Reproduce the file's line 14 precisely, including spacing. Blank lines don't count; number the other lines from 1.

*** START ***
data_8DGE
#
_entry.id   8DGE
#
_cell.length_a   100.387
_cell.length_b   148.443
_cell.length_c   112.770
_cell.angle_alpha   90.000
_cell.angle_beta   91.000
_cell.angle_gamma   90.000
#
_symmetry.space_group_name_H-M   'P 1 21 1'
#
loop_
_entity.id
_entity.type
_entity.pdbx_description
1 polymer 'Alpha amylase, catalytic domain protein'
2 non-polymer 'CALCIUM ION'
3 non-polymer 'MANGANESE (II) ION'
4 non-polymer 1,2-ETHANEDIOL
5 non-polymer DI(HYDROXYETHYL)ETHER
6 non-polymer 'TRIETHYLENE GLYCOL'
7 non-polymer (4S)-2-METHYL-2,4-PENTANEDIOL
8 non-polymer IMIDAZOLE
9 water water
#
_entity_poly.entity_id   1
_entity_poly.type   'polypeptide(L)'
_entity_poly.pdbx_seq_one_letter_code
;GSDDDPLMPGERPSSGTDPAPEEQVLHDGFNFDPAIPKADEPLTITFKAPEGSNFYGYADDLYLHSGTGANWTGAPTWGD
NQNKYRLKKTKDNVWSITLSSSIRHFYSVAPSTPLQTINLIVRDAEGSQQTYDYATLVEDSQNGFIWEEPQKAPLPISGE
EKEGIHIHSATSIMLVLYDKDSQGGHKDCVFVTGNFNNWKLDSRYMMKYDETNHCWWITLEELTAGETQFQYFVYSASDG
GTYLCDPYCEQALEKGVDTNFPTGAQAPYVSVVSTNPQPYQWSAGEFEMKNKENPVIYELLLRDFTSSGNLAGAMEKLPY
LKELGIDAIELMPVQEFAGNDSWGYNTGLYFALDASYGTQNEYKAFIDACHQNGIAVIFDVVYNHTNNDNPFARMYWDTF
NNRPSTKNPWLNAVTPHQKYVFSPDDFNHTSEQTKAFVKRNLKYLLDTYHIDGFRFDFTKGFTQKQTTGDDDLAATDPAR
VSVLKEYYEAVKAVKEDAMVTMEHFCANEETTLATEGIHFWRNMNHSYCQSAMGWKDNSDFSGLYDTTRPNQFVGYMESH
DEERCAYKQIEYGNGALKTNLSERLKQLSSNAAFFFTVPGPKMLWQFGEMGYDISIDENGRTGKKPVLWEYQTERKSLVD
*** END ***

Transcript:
loop_